In order to prevent catastrophic effects, the climate treaty that was signed in Paris in 2015 called for restricting the increase in the temperature of the Earth’s surface to 1.5 degrees Celsius over the levels that existed in the middle of the 19th century. The Intergovernmental Panel on Climate Change offered more details by releasing a statement back in 2018, explaining that if we want to keep global warming below the 1.5C threshold, greenhouse gas emissions need to decrease by 43 percent by the year 2030. The planet has only warmed by a meager 1.2 degrees Celsius so far, yet this has been enough to significantly increase the lethality, frequency, and length of mega-storms, droughts, and heatwaves.
On Thursday (September 14), former heads of state and international organizations made a demand for national moratoriums to be placed on the deployment of technology that would reduce the effect of the Sun’s radiation on the Earth’s climate. At the moment, there is no formal global regulation in place for the research and development or implementation of such innovations, and our awareness of the dangers they pose is only partially formed.
Discover the full story below.
As we approach the midpoint to that deadline, emissions have not decreased, but rather increased, explained Pascal Lamy, former World Trade Organization head.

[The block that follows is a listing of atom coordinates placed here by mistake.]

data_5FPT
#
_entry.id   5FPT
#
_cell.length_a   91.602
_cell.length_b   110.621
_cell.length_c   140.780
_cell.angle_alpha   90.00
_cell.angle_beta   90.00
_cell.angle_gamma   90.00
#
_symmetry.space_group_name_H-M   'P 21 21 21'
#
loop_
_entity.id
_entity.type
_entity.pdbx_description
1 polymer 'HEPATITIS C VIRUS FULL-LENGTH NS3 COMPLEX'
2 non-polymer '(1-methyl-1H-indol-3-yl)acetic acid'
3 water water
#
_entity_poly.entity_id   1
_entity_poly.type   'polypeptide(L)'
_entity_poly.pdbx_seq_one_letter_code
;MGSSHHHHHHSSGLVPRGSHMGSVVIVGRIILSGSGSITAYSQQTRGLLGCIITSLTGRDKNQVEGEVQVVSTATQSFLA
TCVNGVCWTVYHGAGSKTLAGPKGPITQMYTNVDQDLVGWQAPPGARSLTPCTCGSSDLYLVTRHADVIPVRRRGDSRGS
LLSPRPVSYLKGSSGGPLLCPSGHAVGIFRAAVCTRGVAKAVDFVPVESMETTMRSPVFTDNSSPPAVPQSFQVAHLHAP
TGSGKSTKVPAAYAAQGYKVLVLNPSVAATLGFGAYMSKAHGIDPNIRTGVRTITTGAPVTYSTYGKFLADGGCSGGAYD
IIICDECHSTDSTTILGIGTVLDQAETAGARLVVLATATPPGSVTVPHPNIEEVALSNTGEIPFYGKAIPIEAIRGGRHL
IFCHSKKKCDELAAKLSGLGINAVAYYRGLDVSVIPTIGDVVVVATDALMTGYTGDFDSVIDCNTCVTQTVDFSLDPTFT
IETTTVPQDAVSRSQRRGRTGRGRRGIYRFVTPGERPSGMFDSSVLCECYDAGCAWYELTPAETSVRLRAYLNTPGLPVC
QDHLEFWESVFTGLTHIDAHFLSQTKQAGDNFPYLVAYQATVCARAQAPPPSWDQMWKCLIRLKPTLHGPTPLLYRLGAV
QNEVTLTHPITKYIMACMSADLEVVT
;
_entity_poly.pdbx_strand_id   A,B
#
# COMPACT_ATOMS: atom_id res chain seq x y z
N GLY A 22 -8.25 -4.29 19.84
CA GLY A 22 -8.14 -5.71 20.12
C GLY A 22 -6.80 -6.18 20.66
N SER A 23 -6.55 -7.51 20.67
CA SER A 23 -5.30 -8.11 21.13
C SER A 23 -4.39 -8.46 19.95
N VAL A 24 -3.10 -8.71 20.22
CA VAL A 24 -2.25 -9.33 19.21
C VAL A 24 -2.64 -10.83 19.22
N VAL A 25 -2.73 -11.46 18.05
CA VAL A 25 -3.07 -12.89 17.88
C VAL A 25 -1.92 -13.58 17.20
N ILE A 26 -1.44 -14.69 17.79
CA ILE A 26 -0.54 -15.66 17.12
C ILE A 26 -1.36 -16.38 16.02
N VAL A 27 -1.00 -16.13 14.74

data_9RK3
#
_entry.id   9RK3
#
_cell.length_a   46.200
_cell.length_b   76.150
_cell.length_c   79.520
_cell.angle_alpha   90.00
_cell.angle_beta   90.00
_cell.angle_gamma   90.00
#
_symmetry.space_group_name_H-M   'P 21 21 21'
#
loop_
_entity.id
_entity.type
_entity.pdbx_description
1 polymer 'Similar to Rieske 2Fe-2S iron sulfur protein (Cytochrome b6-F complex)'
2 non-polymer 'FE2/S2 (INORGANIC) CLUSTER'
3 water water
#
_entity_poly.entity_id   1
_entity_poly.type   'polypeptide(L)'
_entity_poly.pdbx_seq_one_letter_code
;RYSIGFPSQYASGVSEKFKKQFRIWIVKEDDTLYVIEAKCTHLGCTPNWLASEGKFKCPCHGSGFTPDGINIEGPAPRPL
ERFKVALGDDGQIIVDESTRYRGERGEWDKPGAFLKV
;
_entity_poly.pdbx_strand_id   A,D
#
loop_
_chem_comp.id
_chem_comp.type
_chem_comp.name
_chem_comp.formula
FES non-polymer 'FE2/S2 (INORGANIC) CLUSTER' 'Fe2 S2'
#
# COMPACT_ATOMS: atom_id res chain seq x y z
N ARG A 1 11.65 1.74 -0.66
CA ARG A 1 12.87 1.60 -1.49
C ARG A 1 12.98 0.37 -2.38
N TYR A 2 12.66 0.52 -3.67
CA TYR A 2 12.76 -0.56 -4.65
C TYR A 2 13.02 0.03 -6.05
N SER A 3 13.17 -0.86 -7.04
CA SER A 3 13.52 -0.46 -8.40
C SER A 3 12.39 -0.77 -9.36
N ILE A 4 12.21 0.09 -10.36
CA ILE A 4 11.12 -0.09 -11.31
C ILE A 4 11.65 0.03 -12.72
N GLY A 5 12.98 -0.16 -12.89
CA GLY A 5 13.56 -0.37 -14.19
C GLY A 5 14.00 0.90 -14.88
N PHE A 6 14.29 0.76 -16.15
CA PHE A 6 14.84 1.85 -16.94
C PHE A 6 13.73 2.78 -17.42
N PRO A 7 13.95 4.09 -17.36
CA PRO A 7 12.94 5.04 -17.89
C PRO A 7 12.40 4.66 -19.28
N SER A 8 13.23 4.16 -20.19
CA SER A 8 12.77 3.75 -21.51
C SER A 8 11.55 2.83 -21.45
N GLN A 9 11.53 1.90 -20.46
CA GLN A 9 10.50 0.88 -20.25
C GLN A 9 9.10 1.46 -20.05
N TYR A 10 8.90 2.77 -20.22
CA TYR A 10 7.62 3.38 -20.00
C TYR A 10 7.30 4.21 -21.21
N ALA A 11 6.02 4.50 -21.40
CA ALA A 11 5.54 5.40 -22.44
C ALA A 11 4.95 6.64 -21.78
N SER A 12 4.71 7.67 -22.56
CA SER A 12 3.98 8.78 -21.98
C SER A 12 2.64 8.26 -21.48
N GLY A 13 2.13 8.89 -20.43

Because of the failure to reduce emissions of greenhouse gases, which are the primary cause of global warming, there have been comments made that solar geoengineering, which was largely disregarded a decade ago as being needlessly dangerous, may buy time until the world ramps up its efforts to cut emissions of greenhouse gases and remove CO2.
According to the findings of various studies, artificially lowering the amount of radiation that comes from the Sun is likely to cause disturbances in the monsoon rains that fall in western Africa and South Asia, which might have a devastating effect on the rain-dependent agriculture that provides sustenance for hundreds of millions of people. Increasing the brightness of marine clouds by filling them with salt crystals from the ocean is one approach for modifying solar radiation. Another option involves deploying enormous reflectors in space to deflect away sunlight that is destined for Earth.
A phenomenon referred to as “termination shock” would occur if there was an abrupt halt in the process of filling the Earth’s atmosphere with particles that block the Sun’s rays. Scientists warn that this would cause the surface of the Earth to heat up very quickly. Who can predict what will come next?!